Pretty exciting news! Mars seems to be at least a little wet. The NASA account is below. Makes me wonder if we can get rover there to directly sample the area. If it were only that simple. Time for a “glide-in” rover of some type.
I wonder if the researchers have speculated on amount of water seeping up based on the environmental conditions present – what is the minimum amount of water in a brine concentration to resist freezing at minus 23 C / minus 10 F to make such wet spot.
How much of that moisture is lost to the atmosphere is another question, could it be the planet is still drying out?
The NASA press release.
The image caption:
Dark narrow streaks, called “recurring slope lineae,” emanate from the walls of Garni Crater on Mars, in this view constructed from observations by the High Resolution Imaging Science Experiment (HiRISE) camera on NASA’s Mars Reconnaissance Orbiter.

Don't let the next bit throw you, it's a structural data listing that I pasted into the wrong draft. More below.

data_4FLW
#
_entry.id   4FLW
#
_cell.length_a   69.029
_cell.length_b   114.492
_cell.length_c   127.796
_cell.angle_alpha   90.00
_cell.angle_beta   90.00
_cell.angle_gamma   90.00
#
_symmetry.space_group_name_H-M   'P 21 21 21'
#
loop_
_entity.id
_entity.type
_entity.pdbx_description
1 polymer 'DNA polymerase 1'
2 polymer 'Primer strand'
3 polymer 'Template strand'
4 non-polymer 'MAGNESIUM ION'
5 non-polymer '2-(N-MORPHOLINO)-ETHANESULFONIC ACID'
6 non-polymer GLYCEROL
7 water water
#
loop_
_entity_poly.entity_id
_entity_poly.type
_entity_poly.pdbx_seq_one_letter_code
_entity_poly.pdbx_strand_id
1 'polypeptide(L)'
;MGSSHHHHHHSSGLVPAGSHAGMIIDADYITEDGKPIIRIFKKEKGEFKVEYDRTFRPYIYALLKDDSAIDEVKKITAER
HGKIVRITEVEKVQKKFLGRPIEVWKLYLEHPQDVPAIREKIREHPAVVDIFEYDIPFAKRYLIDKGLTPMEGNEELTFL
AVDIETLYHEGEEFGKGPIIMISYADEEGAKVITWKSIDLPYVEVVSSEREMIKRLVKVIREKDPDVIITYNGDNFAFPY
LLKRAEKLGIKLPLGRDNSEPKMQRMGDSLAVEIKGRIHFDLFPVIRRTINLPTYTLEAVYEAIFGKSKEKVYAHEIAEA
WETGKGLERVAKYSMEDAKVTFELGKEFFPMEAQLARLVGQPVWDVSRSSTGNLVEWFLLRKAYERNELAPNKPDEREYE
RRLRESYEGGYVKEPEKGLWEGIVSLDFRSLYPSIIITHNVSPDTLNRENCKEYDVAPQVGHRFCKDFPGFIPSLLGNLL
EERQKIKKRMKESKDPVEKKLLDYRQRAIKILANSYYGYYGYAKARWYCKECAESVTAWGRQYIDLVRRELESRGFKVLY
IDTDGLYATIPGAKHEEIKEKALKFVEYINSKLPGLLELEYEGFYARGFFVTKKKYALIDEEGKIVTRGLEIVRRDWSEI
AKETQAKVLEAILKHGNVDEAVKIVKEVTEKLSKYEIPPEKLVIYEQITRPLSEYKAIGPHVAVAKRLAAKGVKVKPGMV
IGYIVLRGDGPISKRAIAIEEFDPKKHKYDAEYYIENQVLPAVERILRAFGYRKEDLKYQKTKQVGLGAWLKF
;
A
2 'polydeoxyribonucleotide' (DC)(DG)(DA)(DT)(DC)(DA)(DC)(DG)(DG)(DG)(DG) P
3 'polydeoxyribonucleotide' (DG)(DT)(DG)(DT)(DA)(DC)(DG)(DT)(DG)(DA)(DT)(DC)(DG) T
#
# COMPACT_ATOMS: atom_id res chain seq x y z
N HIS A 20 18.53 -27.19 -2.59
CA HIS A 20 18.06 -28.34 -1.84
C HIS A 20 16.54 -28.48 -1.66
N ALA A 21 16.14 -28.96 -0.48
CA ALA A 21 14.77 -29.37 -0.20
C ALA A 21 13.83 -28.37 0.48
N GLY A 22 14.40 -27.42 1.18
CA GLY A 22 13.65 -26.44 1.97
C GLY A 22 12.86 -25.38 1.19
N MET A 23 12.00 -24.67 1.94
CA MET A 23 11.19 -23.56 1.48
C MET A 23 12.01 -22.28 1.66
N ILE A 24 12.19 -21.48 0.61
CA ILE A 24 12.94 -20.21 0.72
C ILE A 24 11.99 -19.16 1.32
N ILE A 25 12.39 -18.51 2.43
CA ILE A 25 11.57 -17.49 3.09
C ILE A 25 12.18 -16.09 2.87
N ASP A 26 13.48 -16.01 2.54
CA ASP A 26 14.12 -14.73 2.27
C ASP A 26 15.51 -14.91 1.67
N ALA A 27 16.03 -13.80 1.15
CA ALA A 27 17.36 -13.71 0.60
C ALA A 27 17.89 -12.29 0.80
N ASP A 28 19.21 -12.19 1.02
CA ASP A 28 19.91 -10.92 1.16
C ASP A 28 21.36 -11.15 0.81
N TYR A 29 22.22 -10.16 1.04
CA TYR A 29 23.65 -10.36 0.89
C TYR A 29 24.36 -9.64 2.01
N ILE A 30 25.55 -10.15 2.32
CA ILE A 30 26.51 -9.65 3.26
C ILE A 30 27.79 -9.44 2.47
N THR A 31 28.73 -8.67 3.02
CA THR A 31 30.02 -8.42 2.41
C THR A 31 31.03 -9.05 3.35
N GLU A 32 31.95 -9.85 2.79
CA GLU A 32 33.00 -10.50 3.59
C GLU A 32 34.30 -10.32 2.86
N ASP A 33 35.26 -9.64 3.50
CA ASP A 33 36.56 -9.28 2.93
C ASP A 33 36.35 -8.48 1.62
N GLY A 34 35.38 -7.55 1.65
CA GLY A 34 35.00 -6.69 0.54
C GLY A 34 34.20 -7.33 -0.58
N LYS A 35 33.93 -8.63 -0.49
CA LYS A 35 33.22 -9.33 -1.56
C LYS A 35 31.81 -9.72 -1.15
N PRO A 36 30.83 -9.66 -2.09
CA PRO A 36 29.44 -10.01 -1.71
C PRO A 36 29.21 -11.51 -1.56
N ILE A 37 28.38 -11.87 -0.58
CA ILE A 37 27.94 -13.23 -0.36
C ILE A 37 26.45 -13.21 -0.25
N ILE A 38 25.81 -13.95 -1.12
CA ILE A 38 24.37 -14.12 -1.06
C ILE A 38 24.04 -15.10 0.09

The dark streaks here are up to few hundred yards, or meters, long. They are hypothesized to be formed by flow of briny liquid water on Mars.
The image was produced by first creating a 3-D computer model (a digital terrain map) of the area based on stereo information from two HiRISE observations, and then draping an image over the land-shape model. The vertical dimension is exaggerated by a factor of 1.5 compared to horizontal dimensions. The draped image is a red waveband (monochrome) product from HiRISE observation ESP_031059_1685, taken on March 12, 2013 at 11.5 degrees south latitude, 290.3 degrees east longitude. Other image products from this observation are at http://hirise.lpl.arizona.edu/ESP_031059_1685.
The University of Arizona, Tucson, operates HiRISE, which was built by Ball Aerospace & Technologies Corp., Boulder, Colorado. NASA’s Jet Propulsion Laboratory, a division of the California Institute of Technology in Pasadena, manages the Mars Reconnaissance Orbiter Project and Mars Science Laboratory Project for NASA’s Science Mission Directorate, Washington.
Image Credit: NASA/JPL-Caltech/Univ. of Arizona